People with both obesity and fatty liver disease were more likely to be hospitalized with COVID-19, but this was not the case for those with obesity or high liver fat alone, according to a study published in Frontiers in Medicine-Gastroenterology.

Non-alcoholic fatty liver disease (NAFLD) and its more severe form, non-alcoholic steatohepatitis (NASH), are leading causes of advanced liver disease worldwide. Linked to obesity and diabetes, NAFLD is increasingly recognized as a manifestation of metabolic syndrome. The buildup of fat in the liver (steatosis) triggers inflammation, which over time can lead to fibrosis (scarring), cirrhosis and liver cancer.

It is well known that overweight and obesity are linked to increased risk of severe COVID-19. Although the reasons for this are not fully understood, obesity can lead to impaired immune function and reduced lung capacity. Likewise, previous studies have shown that liver cirrhosis is associated with worse COVID-19 outcomes, including higher mortality.

Adriana Roca-Fernandez, of Perspectum Diagnostics and the University of Oxford in the United Kingdom, and colleagues aimed to determine whether pre-existing liver steatosis affects the risk of contracting the SARS-CoV-2 coronavirus and the severity of COVID-19 illness.

The researchers looked at data from more than 500,000 people in the UK Biobank database. A subgroup of 41,791 people ages 50 or older old underwent MRI scans using Perspectum’s LiverMultiScan software to assess liver fat, fibrosis and inflammation and iron levels. Earlier results from the study were previously presented at the virtual AASLD Liver Meeting last November.

Liver steatosis was defined as a liver fat fraction of 5% or higher and advanced steatosis as 10% or higher (a common cutoff in NASH trials). Obesity was defined as a body mass index (BMI) of 30 or high. COVID-19 test results were obtained from U.K. testing data from March 2020 through January 2021. The research team devised a classification for “hepato-metabolic risk” to explore the relationship between BMI and liver fat.

Within the MRI subgroup, 4,458 people had been tested for COVID-19 and 1,043 (2.5%) tested positive. People with COVID-19 were younger on average, more likely to be male, less likely to be white and had a lower socioeconomic level. Within the positive group, 32 people (3.1%) were hospitalized, eight were admitted to an intensive care unit (ICU) and 14 died.

Based on MRI data collected before the pandemic, the median liver fat fraction and BMI were higher for people who later tested positive, but these differences did not reach statistical significance. However, individuals with advanced fatty liver disease were 35% more likely to test positive for COVID-19.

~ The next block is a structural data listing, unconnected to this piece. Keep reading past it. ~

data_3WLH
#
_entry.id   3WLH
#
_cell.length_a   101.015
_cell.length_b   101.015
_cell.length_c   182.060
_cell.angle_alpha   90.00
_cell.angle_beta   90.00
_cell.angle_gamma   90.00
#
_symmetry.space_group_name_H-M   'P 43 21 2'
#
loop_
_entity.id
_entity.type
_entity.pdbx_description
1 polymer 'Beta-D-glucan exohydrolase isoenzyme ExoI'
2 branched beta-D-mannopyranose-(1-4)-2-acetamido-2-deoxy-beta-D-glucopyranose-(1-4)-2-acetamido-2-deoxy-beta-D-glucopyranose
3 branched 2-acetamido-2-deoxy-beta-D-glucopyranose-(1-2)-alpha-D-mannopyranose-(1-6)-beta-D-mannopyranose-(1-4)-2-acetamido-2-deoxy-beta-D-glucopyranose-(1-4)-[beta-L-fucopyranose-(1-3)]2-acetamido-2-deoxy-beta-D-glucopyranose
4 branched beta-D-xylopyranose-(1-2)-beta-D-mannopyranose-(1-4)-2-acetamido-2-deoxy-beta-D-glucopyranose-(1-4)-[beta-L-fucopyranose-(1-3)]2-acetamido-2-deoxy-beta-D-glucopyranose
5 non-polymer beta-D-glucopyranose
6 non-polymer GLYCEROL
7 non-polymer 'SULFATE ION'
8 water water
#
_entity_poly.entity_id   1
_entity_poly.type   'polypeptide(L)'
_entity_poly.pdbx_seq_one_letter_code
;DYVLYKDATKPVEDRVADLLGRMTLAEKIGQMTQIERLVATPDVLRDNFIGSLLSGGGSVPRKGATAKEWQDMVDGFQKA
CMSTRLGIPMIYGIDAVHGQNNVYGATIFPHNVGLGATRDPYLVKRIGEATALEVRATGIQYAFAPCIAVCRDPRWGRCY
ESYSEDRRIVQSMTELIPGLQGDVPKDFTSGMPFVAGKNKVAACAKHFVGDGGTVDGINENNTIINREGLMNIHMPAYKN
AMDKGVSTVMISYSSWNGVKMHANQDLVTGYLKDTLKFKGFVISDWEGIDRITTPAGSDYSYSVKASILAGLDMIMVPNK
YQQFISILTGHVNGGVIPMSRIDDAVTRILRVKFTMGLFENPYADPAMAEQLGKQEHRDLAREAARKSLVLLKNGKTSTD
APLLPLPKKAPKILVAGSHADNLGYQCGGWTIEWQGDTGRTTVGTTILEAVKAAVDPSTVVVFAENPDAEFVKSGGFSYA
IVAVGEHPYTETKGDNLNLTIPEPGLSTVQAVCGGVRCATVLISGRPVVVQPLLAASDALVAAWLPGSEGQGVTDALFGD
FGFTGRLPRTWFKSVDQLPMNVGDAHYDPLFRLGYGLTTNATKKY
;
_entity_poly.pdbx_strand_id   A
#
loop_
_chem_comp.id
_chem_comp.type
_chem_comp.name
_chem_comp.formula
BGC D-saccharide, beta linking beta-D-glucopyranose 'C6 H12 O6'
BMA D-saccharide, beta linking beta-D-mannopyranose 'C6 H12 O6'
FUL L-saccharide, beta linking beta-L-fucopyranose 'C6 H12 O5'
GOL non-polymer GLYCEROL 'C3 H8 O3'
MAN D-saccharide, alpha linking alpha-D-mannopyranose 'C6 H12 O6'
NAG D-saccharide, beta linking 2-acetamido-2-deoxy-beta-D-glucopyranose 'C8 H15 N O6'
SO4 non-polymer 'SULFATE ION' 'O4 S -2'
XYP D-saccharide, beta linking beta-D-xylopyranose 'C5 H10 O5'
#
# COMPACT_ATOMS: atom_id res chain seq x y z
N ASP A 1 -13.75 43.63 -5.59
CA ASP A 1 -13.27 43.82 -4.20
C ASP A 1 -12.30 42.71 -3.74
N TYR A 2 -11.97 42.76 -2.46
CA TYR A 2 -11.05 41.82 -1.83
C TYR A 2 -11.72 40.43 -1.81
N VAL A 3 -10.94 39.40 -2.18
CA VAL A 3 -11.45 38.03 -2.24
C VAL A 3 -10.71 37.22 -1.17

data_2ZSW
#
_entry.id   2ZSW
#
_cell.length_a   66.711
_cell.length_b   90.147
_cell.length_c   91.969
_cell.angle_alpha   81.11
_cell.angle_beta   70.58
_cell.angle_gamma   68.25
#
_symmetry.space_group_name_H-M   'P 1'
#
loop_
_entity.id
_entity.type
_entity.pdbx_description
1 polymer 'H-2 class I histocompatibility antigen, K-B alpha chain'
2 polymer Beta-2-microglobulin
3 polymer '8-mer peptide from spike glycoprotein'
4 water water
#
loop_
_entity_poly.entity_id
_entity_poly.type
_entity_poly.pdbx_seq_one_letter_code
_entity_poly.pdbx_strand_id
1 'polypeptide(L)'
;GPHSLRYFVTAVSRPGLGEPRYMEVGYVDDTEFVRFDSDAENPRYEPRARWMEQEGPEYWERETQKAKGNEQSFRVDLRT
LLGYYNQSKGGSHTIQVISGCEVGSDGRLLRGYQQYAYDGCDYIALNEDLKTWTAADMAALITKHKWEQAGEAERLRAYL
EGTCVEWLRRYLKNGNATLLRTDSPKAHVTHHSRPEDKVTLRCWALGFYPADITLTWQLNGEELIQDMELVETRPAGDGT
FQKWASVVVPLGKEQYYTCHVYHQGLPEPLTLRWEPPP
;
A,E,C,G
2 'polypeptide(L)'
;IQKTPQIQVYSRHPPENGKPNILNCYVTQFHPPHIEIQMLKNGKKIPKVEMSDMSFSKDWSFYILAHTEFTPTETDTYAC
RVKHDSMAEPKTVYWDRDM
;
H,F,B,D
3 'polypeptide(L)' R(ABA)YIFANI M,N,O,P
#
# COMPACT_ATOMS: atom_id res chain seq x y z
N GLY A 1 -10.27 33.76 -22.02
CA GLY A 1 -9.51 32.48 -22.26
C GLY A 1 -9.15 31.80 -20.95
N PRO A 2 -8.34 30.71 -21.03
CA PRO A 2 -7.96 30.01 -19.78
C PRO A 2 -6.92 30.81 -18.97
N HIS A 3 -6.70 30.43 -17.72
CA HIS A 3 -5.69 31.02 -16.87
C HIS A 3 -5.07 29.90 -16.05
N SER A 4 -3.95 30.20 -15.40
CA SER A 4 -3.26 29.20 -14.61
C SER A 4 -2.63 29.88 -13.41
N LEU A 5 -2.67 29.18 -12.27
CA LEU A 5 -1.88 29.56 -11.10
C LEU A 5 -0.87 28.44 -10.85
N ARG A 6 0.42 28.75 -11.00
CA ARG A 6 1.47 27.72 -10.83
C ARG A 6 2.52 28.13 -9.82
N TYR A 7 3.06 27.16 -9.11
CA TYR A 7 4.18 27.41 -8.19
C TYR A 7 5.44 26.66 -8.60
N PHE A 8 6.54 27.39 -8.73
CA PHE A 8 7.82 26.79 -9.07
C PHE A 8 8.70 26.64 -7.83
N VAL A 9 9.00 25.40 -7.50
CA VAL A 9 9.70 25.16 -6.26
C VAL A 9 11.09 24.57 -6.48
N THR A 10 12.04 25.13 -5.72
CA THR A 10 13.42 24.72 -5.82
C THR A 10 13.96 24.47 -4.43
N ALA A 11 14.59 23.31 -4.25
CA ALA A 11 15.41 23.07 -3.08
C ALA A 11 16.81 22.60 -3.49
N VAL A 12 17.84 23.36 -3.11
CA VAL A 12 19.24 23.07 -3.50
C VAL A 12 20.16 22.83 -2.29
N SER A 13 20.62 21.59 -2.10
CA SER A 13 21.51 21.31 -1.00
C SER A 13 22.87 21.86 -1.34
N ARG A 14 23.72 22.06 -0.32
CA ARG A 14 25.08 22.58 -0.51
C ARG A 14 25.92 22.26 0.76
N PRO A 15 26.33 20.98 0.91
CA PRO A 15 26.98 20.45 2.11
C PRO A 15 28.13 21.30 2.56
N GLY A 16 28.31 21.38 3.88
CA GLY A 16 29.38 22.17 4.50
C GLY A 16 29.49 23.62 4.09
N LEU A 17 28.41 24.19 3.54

Participants with a liver fat fraction of at least 5% were about twice as likely to be hospitalized with COVID-19, and those with a liver fat fraction of at least 10% were about three times more likely, compared to people without liver steatosis. Hospitalized patients were also older, more likely to be male, had a lower socioeconomic level and were more likely to have a high BMI.

Taking both factors into consideration, people with both obesity and advanced fatty liver disease were over five times more likely to be hospitalized. But people with a high BMI and a normal liver fat fraction—or a non-obese BMI and a high liver fat fraction—were not at significantly increased risk.

What’s more, people who were admitted to the ICU or died had a higher liver fat percentage, more liver inflammation and a higher BMI than COVID-positive people who did not require ICU admission and survived.

The potential causal relationship between liver steatosis and severe COVID-19 highlights the importance of people at higher risk taking precautions to avoid infection as well as “de-fatting” the liver to reduce susceptibility, the study authors suggested. Although there are currently no effective approved medications for NAFLD, the condition can be managed with lifestyle changes such as weight loss and exercise.

“Determining all risk factors for increased severity of COVID-19 is crucial to help shape public policy measures to protect these high-risk individuals, such as social distancing, prioritization of people for vaccinations and access to personalized medicine to guide clinical and lifestyle interventions,” Roca-Fernandez said in a Perspectum press release.

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